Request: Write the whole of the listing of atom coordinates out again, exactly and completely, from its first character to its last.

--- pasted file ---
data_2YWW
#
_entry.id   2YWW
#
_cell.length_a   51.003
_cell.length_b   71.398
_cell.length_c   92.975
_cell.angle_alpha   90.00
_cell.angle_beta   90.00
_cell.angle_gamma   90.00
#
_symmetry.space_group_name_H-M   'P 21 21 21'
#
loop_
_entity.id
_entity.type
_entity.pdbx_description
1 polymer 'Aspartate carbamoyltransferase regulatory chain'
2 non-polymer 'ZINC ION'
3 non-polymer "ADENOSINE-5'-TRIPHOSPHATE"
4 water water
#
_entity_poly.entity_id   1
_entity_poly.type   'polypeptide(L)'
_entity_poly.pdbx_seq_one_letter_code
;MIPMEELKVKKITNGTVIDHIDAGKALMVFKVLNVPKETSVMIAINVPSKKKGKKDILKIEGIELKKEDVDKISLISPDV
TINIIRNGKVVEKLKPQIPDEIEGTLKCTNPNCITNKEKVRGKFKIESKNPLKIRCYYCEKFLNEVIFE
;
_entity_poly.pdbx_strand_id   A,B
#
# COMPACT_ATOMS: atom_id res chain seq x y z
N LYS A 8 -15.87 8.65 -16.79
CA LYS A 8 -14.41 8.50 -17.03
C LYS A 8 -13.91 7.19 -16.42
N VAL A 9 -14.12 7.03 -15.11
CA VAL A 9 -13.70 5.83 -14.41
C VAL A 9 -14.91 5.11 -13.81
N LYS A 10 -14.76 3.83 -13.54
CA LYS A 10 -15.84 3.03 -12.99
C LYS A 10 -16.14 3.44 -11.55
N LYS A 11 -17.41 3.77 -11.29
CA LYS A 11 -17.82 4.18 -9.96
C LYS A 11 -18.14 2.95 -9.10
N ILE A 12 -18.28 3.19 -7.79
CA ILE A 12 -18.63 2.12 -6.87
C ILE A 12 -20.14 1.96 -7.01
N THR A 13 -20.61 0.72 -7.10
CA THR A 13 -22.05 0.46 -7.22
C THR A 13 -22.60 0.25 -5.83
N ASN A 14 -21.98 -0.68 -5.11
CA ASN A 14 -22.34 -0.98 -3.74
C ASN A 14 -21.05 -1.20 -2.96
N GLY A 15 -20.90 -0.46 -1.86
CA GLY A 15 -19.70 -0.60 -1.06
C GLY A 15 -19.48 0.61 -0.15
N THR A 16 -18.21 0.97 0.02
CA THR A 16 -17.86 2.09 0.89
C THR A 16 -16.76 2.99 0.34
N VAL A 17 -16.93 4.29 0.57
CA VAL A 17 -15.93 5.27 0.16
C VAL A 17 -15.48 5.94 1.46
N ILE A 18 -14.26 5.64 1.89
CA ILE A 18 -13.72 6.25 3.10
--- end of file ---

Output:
data_2YWW
#
_entry.id   2YWW
#
_cell.length_a   51.003
_cell.length_b   71.398
_cell.length_c   92.975
_cell.angle_alpha   90.00
_cell.angle_beta   90.00
_cell.angle_gamma   90.00
#
_symmetry.space_group_name_H-M   'P 21 21 21'
#
loop_
_entity.id
_entity.type
_entity.pdbx_description
1 polymer 'Aspartate carbamoyltransferase regulatory chain'
2 non-polymer 'ZINC ION'
3 non-polymer "ADENOSINE-5'-TRIPHOSPHATE"
4 water water
#
_entity_poly.entity_id   1
_entity_poly.type   'polypeptide(L)'
_entity_poly.pdbx_seq_one_letter_code
;MIPMEELKVKKITNGTVIDHIDAGKALMVFKVLNVPKETSVMIAINVPSKKKGKKDILKIEGIELKKEDVDKISLISPDV
TINIIRNGKVVEKLKPQIPDEIEGTLKCTNPNCITNKEKVRGKFKIESKNPLKIRCYYCEKFLNEVIFE
;
_entity_poly.pdbx_strand_id   A,B
#
# COMPACT_ATOMS: atom_id res chain seq x y z
N LYS A 8 -15.87 8.65 -16.79
CA LYS A 8 -14.41 8.50 -17.03
C LYS A 8 -13.91 7.19 -16.42
N VAL A 9 -14.12 7.03 -15.11
CA VAL A 9 -13.70 5.83 -14.41
C VAL A 9 -14.91 5.11 -13.81
N LYS A 10 -14.76 3.83 -13.54
CA LYS A 10 -15.84 3.03 -12.99
C LYS A 10 -16.14 3.44 -11.55
N LYS A 11 -17.41 3.77 -11.29
CA LYS A 11 -17.82 4.18 -9.96
C LYS A 11 -18.14 2.95 -9.10
N ILE A 12 -18.28 3.19 -7.79
CA ILE A 12 -18.63 2.12 -6.87
C ILE A 12 -20.14 1.96 -7.01
N THR A 13 -20.61 0.72 -7.10
CA THR A 13 -22.05 0.46 -7.22
C THR A 13 -22.60 0.25 -5.83
N ASN A 14 -21.98 -0.68 -5.11
CA ASN A 14 -22.34 -0.98 -3.74
C ASN A 14 -21.05 -1.20 -2.96
N GLY A 15 -20.90 -0.46 -1.86
CA GLY A 15 -19.70 -0.60 -1.06
C GLY A 15 -19.48 0.61 -0.15
N THR A 16 -18.21 0.97 0.02
CA THR A 16 -17.86 2.09 0.89
C THR A 16 -16.76 2.99 0.34
N VAL A 17 -16.93 4.29 0.57
CA VAL A 17 -15.93 5.27 0.16
C VAL A 17 -15.48 5.94 1.46
N ILE A 18 -14.26 5.64 1.89
CA ILE A 18 -13.72 6.25 3.10